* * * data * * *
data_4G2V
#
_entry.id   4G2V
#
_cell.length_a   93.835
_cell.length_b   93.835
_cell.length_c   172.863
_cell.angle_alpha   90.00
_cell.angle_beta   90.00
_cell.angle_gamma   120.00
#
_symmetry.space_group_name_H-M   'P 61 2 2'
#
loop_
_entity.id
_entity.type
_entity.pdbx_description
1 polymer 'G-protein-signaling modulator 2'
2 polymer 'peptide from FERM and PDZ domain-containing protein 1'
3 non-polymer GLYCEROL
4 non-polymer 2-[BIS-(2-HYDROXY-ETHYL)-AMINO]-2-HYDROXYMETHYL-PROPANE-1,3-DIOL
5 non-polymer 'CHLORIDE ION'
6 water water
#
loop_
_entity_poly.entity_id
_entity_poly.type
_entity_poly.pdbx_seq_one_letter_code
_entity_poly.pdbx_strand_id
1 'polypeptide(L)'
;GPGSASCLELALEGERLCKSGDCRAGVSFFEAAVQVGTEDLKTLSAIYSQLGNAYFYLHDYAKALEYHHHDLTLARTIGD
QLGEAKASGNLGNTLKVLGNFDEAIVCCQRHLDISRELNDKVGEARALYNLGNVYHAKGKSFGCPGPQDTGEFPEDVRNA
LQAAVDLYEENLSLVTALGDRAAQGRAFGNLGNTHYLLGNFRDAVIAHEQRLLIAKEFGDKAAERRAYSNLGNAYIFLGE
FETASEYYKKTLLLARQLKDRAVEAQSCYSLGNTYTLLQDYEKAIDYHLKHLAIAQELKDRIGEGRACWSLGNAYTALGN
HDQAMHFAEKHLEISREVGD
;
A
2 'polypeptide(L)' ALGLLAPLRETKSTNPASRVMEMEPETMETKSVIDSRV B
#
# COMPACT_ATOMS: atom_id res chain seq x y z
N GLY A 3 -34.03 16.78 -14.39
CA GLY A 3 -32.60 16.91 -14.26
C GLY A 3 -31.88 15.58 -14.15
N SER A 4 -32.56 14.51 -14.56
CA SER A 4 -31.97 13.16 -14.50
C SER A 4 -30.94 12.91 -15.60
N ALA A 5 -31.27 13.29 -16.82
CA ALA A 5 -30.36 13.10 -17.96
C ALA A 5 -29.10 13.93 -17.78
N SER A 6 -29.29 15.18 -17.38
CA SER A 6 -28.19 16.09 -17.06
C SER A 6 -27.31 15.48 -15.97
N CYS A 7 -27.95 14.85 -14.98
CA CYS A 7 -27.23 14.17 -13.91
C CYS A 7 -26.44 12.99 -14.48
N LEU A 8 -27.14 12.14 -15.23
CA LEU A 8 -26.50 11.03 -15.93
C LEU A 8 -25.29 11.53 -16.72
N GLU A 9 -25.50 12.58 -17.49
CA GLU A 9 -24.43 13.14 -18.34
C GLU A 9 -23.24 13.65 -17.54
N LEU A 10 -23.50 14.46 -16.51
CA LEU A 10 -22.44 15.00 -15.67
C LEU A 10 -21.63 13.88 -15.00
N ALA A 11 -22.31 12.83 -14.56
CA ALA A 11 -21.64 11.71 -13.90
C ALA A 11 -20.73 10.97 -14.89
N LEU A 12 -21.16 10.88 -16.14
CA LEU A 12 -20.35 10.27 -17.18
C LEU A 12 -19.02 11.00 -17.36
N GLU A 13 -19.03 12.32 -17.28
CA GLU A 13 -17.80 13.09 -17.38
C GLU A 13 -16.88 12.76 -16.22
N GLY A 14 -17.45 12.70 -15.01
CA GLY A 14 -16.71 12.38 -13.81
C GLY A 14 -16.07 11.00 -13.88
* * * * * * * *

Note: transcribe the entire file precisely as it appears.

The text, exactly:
data_4G2V
#
_entry.id   4G2V
#
_cell.length_a   93.835
_cell.length_b   93.835
_cell.length_c   172.863
_cell.angle_alpha   90.00
_cell.angle_beta   90.00
_cell.angle_gamma   120.00
#
_symmetry.space_group_name_H-M   'P 61 2 2'
#
loop_
_entity.id
_entity.type
_entity.pdbx_description
1 polymer 'G-protein-signaling modulator 2'
2 polymer 'peptide from FERM and PDZ domain-containing protein 1'
3 non-polymer GLYCEROL
4 non-polymer 2-[BIS-(2-HYDROXY-ETHYL)-AMINO]-2-HYDROXYMETHYL-PROPANE-1,3-DIOL
5 non-polymer 'CHLORIDE ION'
6 water water
#
loop_
_entity_poly.entity_id
_entity_poly.type
_entity_poly.pdbx_seq_one_letter_code
_entity_poly.pdbx_strand_id
1 'polypeptide(L)'
;GPGSASCLELALEGERLCKSGDCRAGVSFFEAAVQVGTEDLKTLSAIYSQLGNAYFYLHDYAKALEYHHHDLTLARTIGD
QLGEAKASGNLGNTLKVLGNFDEAIVCCQRHLDISRELNDKVGEARALYNLGNVYHAKGKSFGCPGPQDTGEFPEDVRNA
LQAAVDLYEENLSLVTALGDRAAQGRAFGNLGNTHYLLGNFRDAVIAHEQRLLIAKEFGDKAAERRAYSNLGNAYIFLGE
FETASEYYKKTLLLARQLKDRAVEAQSCYSLGNTYTLLQDYEKAIDYHLKHLAIAQELKDRIGEGRACWSLGNAYTALGN
HDQAMHFAEKHLEISREVGD
;
A
2 'polypeptide(L)' ALGLLAPLRETKSTNPASRVMEMEPETMETKSVIDSRV B
#
# COMPACT_ATOMS: atom_id res chain seq x y z
N GLY A 3 -34.03 16.78 -14.39
CA GLY A 3 -32.60 16.91 -14.26
C GLY A 3 -31.88 15.58 -14.15
N SER A 4 -32.56 14.51 -14.56
CA SER A 4 -31.97 13.16 -14.50
C SER A 4 -30.94 12.91 -15.60
N ALA A 5 -31.27 13.29 -16.82
CA ALA A 5 -30.36 13.10 -17.96
C ALA A 5 -29.10 13.93 -17.78
N SER A 6 -29.29 15.18 -17.38
CA SER A 6 -28.19 16.09 -17.06
C SER A 6 -27.31 15.48 -15.97
N CYS A 7 -27.95 14.85 -14.98
CA CYS A 7 -27.23 14.17 -13.91
C CYS A 7 -26.44 12.99 -14.48
N LEU A 8 -27.14 12.14 -15.23
CA LEU A 8 -26.50 11.03 -15.93
C LEU A 8 -25.29 11.53 -16.72
N GLU A 9 -25.50 12.58 -17.49
CA GLU A 9 -24.43 13.14 -18.34
C GLU A 9 -23.24 13.65 -17.54
N LEU A 10 -23.50 14.46 -16.51
CA LEU A 10 -22.44 15.00 -15.67
C LEU A 10 -21.63 13.88 -15.00
N ALA A 11 -22.31 12.83 -14.56
CA ALA A 11 -21.64 11.71 -13.90
C ALA A 11 -20.73 10.97 -14.89
N LEU A 12 -21.16 10.88 -16.14
CA LEU A 12 -20.35 10.27 -17.18
C LEU A 12 -19.02 11.00 -17.36
N GLU A 13 -19.03 12.32 -17.28
CA GLU A 13 -17.80 13.09 -17.38
C GLU A 13 -16.88 12.76 -16.22
N GLY A 14 -17.45 12.70 -15.01
CA GLY A 14 -16.71 12.38 -13.81
C GLY A 14 -16.07 11.00 -13.88